Britain · Pickles · Vegetables

Swede is not necessarily a nationality designator

We used to have chickens.  We loved our chickens.  Our new neighbor who bought a house behind us loved our chickens.  Her granddaughters would come and play with them and she thought that was marvelous.

The granddaughters moved out-of-state, and some of the charm of chickens fell away as well.

The neighbor came over one day and told us the chickens were causing flies to congregate in her breezeway and we needed to do something about it. Reluctantly we gave all our chickens to a feed store to re-sell.  We turned over the ground, gave it several good coatings of lime and declared it to be a chicken free zone.

About 3 weeks later a knock on the door and a card in the hand identified the health inspector.  The neighbor had seen no improvement, grown even more weary of the flies and had pulled in the heavy hitters.  I took the inspector to view where the chickens had been.  She observed, sniffed, made notes and said, “I don’t see what else you could have done.  It all looks good to me,” and off she trundled to report to the neighbor. A little while later she came back, knocking again on the door to follow-up.  While she was speaking with the neighbor, she did notice an inordinate amount of flies, but doing a little investigation, she pointed out if the neighbor would clean up the messes her dog left in her own backyard, the flies might not be as big a problem.  Oops, with a side of “Is my face red?” Continue reading “Swede is not necessarily a nationality designator”

Britain · Cake · Candy · Holiday

Green and boozy

Chocolate Irish Creme TrifleGeneral rule: if you’re going to make something special for your family, don’t take cheap and sleazy shortcuts. That’s my rule, and I’m going to stick by it. That doesn’t mean I never cut corners, but doggonit, if I’m going to make something which says, “I really care about you,” it won’t have non-dairy whipped topping out of a plastic tub. The exception to cutting corners is Chili Cheese dip, which is a football tradition.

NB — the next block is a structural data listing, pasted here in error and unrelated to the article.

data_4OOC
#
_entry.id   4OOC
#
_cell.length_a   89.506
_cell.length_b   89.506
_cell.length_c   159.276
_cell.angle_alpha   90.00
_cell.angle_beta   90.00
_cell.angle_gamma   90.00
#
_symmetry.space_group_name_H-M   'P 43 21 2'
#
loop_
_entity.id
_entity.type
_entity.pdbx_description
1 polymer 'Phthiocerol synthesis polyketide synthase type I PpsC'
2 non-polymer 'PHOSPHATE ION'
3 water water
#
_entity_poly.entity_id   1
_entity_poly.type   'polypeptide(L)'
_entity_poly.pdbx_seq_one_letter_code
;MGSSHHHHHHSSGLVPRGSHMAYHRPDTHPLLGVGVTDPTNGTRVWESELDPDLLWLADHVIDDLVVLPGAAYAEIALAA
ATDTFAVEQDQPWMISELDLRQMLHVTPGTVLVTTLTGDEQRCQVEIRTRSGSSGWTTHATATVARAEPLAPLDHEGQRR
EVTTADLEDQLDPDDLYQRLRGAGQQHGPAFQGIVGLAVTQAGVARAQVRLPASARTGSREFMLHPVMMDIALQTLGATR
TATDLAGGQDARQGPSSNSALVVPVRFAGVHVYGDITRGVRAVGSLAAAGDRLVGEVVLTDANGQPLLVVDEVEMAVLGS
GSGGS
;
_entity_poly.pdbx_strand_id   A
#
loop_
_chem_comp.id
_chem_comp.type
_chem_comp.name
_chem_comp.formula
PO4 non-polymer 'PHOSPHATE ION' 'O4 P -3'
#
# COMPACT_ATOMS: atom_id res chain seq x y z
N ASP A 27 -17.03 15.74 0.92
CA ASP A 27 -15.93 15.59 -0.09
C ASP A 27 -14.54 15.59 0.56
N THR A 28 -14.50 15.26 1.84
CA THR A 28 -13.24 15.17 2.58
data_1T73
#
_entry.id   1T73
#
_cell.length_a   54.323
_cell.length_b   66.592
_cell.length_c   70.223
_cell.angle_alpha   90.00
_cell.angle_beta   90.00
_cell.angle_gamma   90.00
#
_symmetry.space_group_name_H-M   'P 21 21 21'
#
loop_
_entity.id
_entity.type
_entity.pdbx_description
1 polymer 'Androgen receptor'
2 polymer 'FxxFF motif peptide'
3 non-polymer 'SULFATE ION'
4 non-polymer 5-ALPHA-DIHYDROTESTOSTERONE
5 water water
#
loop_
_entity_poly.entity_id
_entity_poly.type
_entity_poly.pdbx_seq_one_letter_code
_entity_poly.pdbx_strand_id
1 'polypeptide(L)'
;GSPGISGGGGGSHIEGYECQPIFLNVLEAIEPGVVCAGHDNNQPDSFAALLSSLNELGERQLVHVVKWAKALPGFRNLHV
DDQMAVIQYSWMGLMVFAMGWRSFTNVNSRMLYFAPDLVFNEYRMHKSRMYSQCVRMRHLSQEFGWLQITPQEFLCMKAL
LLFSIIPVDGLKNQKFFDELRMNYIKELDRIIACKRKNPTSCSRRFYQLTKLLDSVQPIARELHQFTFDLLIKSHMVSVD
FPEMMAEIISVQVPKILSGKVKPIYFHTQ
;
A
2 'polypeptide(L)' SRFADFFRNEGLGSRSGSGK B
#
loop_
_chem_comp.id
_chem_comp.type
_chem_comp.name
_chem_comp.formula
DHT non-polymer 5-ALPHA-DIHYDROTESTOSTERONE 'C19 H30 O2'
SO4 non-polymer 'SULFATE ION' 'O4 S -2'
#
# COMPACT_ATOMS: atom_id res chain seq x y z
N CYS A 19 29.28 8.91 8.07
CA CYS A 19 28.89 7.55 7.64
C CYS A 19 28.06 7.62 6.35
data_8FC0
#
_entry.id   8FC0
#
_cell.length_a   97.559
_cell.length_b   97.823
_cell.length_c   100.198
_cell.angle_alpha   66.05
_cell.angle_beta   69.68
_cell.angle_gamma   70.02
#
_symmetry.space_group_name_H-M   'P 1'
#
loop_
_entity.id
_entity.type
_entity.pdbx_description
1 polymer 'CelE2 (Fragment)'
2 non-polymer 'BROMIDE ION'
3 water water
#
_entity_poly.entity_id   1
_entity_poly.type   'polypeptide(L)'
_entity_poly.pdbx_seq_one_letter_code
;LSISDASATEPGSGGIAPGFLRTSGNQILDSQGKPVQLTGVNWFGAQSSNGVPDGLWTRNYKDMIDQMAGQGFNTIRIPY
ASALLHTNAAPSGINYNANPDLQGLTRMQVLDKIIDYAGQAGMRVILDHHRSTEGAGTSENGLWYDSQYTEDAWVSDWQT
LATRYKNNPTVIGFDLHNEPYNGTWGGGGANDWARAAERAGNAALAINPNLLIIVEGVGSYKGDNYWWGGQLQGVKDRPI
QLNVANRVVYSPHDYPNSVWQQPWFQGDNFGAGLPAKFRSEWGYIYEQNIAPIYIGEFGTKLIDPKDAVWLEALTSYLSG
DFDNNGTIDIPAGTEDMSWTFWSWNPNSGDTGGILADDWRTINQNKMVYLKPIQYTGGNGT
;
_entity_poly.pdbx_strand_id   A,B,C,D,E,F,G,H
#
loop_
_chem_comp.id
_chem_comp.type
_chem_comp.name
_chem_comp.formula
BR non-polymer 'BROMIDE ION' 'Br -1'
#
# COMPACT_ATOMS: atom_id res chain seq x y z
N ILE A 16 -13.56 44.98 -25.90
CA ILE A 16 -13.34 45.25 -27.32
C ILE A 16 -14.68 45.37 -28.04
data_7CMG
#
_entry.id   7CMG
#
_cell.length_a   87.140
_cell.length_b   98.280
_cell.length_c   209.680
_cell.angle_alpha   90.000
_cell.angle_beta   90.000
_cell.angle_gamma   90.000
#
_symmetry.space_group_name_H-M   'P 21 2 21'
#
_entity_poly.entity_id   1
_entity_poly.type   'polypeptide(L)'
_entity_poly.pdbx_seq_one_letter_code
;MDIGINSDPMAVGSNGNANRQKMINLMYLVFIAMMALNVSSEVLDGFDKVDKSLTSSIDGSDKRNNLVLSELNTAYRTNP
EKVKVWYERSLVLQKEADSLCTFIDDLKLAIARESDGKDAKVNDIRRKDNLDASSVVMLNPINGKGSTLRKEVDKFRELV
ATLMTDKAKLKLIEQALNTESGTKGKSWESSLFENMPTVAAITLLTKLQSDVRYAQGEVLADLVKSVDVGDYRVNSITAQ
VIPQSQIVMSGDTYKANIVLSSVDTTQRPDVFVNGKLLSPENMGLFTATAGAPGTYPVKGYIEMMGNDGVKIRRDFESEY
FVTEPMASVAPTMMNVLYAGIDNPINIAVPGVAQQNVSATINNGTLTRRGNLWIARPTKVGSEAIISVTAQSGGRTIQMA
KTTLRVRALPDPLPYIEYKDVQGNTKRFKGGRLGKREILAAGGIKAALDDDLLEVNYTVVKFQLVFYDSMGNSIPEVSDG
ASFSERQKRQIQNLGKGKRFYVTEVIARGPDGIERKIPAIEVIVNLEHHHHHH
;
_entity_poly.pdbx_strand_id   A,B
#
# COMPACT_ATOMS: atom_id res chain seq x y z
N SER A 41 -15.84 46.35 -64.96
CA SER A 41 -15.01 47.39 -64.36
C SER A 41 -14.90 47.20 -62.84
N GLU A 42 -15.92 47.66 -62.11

So this morning, being St. Patrick’s Day, I was sent a recipe for Irish Chocolate Trifle.  My husband doesn’t like chocolate, but with enough liqueur, even he might be tempted.  I clicked through to the proffered recipe and said, “ewwwwww.”  I’m posting the link if you want the dumbed down version.  There you go.  Don’t say I didn’t warn you.

So let’s take a good idea and do it right, OK? Continue reading “Green and boozy”

Britain · Cake · Christmas · Desserts

The cake which takes all year, part 3

A whimsical example of how to decorateSubtitle: The devil’s in the details

Having made the mixed peel, cooked the cake, bathed the cake in alcohol weekly and now anticipating Christmas, it’s time to decorate your cake. 

I have previously made valiant attempts, but so far have failed to wow.  That’s all got to change!  Regardless of my lamentable efforts, the Christmas cake in England is not only enjoyed for its taste, but also its visual presentation.  The cakes are whimsical, elegant, simple, traditional, non-traditional, white or colored.  What matters is the ooh and ahh factor when brought to the table.  Click on the picture to link to the blog where they show how that one was made.  The recipes given to me for completing the decoration are below, but creativity is an intangible.  If you’re stymied, start with something simple and see where you go next year! Continue reading “The cake which takes all year, part 3”

Alcohol · Britain · Cake · Christmas

The cake which takes all year, part 2

You’ve made your mixed peel, you’ve used the syrup to make fizzy drink and the flesh to make citrus preserves and now it’s September.  [insert majestic music].  It is time to make the cake [dom dom dom].

This recipe is from the father of my friend Karla.  Karla, although having lived here virtually all her life, is a green card, being proud of her British birth.  Her father likewise, and with a very lovely Yorkshire accent.  Several years ago he compiled a cookbook of his region’s dishes and she let me copy this one. Continue reading “The cake which takes all year, part 2”

Britain · Cake · Christmas

The cake which takes all year, part 1

Last night we had, among other things, boxed macaroni and cheese.  Ghastly, but the kids like it.  It’s 10 minutes to the plate once the water starts to boil.  Quick and dirty.